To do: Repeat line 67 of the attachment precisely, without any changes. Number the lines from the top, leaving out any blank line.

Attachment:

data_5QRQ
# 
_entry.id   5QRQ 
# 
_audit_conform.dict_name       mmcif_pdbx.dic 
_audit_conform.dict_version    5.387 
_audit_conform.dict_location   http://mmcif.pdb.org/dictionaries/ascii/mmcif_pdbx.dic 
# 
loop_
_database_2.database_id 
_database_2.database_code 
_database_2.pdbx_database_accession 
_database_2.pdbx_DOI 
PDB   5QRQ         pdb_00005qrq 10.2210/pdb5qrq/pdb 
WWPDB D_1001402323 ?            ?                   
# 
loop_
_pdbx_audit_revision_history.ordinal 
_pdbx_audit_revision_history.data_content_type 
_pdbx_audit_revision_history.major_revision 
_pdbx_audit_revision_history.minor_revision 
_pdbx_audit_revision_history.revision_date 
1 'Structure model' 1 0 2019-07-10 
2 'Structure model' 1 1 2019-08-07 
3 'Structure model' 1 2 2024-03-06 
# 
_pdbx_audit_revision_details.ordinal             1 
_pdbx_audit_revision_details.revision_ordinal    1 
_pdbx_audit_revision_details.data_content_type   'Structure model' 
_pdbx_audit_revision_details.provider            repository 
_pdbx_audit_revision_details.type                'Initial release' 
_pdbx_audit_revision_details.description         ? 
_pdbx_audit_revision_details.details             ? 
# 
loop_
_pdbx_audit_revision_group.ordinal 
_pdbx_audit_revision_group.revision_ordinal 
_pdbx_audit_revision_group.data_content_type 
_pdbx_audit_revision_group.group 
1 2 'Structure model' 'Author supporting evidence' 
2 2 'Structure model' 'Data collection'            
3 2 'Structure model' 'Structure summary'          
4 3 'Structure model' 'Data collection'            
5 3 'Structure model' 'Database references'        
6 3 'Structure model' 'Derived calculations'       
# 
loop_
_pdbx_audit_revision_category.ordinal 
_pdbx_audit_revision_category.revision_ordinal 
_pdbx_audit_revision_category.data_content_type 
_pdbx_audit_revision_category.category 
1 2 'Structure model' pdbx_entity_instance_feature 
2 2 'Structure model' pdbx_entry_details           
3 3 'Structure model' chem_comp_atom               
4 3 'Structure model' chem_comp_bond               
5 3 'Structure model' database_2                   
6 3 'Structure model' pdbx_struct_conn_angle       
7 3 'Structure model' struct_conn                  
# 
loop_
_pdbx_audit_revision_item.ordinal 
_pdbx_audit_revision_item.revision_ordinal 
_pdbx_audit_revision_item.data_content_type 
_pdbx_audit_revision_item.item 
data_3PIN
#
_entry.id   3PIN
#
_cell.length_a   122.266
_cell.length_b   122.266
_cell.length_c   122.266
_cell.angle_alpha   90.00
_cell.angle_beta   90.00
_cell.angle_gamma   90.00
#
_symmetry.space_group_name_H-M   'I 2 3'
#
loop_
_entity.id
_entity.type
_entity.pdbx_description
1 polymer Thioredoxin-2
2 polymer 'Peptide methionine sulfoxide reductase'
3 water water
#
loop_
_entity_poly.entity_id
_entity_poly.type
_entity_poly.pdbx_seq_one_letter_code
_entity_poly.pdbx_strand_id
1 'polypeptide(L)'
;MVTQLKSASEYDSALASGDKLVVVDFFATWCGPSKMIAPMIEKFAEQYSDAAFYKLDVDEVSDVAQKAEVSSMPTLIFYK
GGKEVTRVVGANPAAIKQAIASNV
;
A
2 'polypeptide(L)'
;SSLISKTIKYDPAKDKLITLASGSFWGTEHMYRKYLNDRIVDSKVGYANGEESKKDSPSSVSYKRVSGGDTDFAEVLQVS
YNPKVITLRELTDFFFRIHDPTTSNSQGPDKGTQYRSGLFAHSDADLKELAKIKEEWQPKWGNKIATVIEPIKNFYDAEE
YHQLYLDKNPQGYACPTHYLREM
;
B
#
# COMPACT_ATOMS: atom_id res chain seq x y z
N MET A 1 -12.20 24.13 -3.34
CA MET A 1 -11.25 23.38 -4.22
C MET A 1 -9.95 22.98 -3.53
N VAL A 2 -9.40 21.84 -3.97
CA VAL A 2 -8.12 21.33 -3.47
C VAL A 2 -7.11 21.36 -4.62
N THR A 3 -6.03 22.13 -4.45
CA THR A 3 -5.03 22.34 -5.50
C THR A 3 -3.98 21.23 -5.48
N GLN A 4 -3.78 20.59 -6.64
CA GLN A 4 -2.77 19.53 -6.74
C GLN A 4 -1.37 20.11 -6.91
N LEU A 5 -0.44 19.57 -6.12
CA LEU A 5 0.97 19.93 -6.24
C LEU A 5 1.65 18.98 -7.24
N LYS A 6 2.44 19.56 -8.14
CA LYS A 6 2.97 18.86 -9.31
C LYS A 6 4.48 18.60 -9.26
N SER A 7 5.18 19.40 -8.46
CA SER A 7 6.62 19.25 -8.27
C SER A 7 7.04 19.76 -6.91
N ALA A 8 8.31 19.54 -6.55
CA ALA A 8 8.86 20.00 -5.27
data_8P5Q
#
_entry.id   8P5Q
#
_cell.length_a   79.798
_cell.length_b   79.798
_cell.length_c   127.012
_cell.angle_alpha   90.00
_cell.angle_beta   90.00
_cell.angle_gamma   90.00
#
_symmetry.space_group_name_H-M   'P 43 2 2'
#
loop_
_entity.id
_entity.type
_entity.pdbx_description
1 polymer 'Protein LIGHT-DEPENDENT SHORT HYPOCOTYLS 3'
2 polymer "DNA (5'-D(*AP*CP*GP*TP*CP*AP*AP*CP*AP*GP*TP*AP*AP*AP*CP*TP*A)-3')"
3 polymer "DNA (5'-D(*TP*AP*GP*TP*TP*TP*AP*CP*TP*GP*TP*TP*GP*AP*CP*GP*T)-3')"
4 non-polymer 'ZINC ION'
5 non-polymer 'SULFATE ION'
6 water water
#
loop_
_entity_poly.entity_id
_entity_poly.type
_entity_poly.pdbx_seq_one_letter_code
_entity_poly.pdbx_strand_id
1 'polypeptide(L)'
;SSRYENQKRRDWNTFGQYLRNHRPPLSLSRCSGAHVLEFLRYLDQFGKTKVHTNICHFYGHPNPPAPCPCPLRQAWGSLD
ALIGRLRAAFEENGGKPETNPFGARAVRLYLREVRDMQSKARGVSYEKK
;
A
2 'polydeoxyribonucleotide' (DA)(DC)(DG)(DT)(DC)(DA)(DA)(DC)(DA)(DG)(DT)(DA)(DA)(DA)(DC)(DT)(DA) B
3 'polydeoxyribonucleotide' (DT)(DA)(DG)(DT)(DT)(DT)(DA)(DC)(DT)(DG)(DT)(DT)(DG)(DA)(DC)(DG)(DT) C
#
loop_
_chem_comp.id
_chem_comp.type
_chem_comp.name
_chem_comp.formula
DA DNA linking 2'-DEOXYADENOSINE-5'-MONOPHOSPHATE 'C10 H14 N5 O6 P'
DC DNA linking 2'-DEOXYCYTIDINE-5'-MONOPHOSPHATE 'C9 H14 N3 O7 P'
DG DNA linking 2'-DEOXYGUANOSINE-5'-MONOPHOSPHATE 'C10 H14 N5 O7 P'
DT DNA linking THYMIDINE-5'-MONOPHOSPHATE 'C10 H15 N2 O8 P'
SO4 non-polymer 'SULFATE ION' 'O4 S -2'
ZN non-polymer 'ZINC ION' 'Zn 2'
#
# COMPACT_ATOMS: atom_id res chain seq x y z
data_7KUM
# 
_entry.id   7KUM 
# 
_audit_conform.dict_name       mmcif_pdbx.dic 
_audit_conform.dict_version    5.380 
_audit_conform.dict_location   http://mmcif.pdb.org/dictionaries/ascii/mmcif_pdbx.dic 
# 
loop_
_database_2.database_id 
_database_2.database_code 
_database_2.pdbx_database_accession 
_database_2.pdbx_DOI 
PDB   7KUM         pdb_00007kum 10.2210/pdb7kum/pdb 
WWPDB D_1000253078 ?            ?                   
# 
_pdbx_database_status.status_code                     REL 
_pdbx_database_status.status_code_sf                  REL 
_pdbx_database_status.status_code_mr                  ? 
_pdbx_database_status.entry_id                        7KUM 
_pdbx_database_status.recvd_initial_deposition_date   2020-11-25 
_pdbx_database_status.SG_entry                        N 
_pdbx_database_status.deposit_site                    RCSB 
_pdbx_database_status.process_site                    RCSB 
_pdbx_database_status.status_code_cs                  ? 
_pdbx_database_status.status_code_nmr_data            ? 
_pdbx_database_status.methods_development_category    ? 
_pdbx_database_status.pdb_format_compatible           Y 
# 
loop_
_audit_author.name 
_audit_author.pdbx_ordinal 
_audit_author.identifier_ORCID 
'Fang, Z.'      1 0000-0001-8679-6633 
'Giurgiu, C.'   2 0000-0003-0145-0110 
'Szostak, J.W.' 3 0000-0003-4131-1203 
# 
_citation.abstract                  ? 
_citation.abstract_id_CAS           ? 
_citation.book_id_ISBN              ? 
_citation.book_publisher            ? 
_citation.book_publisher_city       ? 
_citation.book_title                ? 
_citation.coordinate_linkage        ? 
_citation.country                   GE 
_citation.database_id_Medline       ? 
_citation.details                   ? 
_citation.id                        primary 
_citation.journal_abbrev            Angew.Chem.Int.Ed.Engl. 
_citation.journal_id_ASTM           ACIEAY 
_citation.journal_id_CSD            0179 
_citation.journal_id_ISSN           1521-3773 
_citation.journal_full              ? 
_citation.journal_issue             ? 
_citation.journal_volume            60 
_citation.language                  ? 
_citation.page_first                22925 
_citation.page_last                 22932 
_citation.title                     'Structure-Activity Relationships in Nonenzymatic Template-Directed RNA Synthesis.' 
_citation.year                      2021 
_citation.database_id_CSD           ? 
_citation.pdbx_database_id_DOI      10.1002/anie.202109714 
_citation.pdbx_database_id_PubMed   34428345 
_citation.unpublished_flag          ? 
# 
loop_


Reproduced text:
_entry.id   3PIN